Taking Wednesday off work, I journeyed into deepest, darkest Surrey – and all by a spanky new train service – to visit my parents.
It was an odd sort of a day; mentally exhausting. No rows or disagreements, but it was such an effort to make any conversation at times, with both of them dozing off at different moments while I wondered what subject could safely be used to fill in the silence.
And then there is also the matter of my mother’s cooking. For our evening meal, she took some chicken breast, diced it and cooked it in the oven in a dish with some broccoli and a ready-made sauce. I saw the empty jar but not the label and, to be honest, I couldn’t tell what the sauce really was – if it was anything much more than the sort of ‘white sauce’ she’d once have served with cauliflower.
On the side were some new potatoes, scrubbed and picked over with a knife for the smallest imperfection. It was bland but inoffensive.
Yet it took her around two hours to prepare. She doesn’t have a chair in the tiny kitchen, so she wasn’t exactly sitting down and secretly quaffing sherry. But every meal, no matter how easy, takes her such a long time.
I keep out of the way, while my father asks me, as though I can explain, why it always takes her so long.
Well, to start with, she’s no youngster any more. She’s slowed down a lot. But perhaps as obvious to me is that cooking has always been a chore for her – never a pleasure.
Oh, she took great care to ensure that her family were fed properly, with a varied diet, but I don’t think that it was ever really a pleasure. Then again, considering her oft-stated belief that: “We eat to live – we don’t live to eat”, this shouldn’t be much of a revelation.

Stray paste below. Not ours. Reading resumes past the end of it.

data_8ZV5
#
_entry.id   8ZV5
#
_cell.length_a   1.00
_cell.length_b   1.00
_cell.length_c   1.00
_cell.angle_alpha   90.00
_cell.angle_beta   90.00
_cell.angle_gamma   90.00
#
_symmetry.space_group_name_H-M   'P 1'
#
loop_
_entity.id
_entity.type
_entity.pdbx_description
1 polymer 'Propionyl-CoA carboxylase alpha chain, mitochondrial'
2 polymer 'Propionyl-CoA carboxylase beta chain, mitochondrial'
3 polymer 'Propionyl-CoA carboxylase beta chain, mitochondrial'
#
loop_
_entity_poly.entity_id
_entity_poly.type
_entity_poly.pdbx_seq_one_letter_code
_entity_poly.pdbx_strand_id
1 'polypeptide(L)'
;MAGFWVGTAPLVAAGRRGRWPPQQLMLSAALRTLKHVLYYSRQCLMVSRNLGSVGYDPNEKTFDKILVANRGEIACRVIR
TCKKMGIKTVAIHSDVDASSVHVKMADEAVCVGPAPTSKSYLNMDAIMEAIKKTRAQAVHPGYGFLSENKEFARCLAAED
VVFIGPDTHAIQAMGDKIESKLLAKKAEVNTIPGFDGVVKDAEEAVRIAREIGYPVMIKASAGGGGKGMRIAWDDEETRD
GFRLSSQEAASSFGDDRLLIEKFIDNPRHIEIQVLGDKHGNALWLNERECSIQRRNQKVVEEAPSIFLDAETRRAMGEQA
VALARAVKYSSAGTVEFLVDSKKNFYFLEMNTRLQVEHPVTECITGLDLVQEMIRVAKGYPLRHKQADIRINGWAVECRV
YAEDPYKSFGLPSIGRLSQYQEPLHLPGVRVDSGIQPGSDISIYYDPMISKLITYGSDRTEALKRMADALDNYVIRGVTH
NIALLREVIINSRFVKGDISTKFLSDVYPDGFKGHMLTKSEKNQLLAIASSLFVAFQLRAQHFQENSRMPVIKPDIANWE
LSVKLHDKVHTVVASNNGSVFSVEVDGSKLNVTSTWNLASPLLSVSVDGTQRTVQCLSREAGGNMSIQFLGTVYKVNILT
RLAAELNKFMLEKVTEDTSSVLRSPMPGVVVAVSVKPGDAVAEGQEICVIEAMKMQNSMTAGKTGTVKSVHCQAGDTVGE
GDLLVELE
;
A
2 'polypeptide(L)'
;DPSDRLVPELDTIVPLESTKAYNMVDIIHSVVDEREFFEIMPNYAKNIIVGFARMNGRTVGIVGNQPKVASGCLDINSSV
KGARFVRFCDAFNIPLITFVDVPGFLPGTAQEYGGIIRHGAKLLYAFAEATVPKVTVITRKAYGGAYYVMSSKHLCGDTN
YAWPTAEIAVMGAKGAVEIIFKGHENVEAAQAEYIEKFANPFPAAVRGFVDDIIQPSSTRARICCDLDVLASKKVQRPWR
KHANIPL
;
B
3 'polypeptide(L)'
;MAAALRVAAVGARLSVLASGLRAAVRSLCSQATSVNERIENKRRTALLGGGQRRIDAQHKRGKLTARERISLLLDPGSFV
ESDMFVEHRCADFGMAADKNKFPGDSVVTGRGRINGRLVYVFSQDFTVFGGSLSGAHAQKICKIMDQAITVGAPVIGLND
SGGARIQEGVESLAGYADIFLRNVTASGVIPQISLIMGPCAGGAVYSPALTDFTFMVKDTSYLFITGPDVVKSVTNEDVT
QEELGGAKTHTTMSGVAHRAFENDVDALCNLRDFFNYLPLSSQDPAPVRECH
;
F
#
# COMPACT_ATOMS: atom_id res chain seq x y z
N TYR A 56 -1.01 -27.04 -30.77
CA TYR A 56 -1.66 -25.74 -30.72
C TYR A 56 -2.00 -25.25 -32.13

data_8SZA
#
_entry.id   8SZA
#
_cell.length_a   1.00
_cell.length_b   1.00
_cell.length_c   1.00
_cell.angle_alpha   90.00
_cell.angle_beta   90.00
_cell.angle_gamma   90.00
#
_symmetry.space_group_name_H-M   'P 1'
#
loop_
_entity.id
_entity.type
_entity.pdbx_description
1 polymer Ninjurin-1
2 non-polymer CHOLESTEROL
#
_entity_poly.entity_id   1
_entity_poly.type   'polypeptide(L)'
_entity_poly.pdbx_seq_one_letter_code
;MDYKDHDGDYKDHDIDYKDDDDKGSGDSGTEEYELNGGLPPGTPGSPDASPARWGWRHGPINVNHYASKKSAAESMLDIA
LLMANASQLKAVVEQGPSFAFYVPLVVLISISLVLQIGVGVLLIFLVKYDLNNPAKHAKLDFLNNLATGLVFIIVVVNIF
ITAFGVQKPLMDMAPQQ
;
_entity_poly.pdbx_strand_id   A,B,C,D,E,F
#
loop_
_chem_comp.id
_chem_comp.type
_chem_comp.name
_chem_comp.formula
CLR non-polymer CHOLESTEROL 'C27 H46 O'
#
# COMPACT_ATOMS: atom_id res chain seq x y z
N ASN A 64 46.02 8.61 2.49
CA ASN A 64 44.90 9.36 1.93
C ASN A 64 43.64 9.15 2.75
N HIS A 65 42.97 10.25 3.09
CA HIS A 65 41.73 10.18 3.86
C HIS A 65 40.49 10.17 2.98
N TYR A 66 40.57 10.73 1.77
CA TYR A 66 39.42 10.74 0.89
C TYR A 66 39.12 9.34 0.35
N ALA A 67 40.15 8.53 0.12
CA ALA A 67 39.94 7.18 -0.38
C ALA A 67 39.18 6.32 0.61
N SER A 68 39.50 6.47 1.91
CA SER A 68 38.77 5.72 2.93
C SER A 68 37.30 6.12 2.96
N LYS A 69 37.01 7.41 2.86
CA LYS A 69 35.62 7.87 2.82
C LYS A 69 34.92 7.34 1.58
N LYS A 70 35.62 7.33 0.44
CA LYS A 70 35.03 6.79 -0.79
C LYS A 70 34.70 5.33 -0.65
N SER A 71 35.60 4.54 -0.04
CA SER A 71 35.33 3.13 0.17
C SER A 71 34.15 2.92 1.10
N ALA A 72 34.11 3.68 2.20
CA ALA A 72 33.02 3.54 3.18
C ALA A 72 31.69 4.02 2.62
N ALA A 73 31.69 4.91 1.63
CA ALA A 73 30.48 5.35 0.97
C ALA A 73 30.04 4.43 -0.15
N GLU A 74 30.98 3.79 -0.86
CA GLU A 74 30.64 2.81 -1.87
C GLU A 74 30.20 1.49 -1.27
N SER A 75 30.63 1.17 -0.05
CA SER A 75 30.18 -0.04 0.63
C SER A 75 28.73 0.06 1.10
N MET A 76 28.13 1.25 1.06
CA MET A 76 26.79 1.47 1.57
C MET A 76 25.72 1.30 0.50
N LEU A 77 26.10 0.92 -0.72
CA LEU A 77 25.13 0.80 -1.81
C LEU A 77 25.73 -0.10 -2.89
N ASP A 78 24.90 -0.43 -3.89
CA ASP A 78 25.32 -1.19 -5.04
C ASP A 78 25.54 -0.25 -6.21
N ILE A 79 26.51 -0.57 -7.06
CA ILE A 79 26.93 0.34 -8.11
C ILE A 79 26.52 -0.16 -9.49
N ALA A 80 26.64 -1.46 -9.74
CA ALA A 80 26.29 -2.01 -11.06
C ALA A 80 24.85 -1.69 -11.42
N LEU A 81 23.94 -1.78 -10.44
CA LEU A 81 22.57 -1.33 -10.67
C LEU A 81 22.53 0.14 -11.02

I did manage, between both train journeys and then sitting in bed at night with a soothing cup of camomile tea, to finish reading Stewart Lee Allen’s In the Devil’s Garden: a sinful history of forbidden food, which may sound rather po-faced, but is actually very entertaining and informative.
Talking of the Victorians and their attitude to childhood – they were the first people to view children as inherently different to adults – and of Pye Henry Chavasse, a 19th century Dr Spock who penned that handy 1844 tome, Advice to Mothers on the Management of Their Offspring, Allen notes that the blandest of food was recommended for children.
Developing the theme, he goes on: “This sadistic approach to child nutrition was a perfect match for the theories of John Wesley, the founder of Methodism, who believed children were ‘natural atheists’ because they enjoyed nature instead of God.
“He recommended bringing this under control by reminding them that ‘they are more ignorant and wicked than they could possibly believe,’ and breaking their spirit at every turn.
“Withholding pleasant food was considered a particularly plum way to do this, because it trained them out of the expectation of ‘natural’ pleasure at the table.”
Now, as readers may know, my father is a (retired) Methodist clergyman – and from the particularly fundamentalist, evangelical end of Methodism (although he’s mellowed over the years). He even claims that, in the early days of his ministry, the aforementioned Mr Wesley appeared to him and gave him some advice on preaching.
My parents were never as intent on delivering a totally pleasure-free a culinary existence for their children as Chavasse or Wesley might have recommended.
Looking back, it was as though they obviously didn’t believe in eating the worst imaginable foodstuffs themselves or foisting such on their children, but it was as though there was a constant battle not to enjoy food ‘too much’.
Clearly, if one follows the logic of Chavasse or Wesley, the highest compliment available to one’s mother, after dinner, would be: ‘Yuk. That was bland and boring’.
Although perhaps that explains partly why my mother has, by and large, eschewed spices in her cookery and food – apart from Christmas cake, mince pies, Christmas pudding and hot cross buns? Although it’s equally true that, in the post-WWII years, British cooking in general was notoriously bland.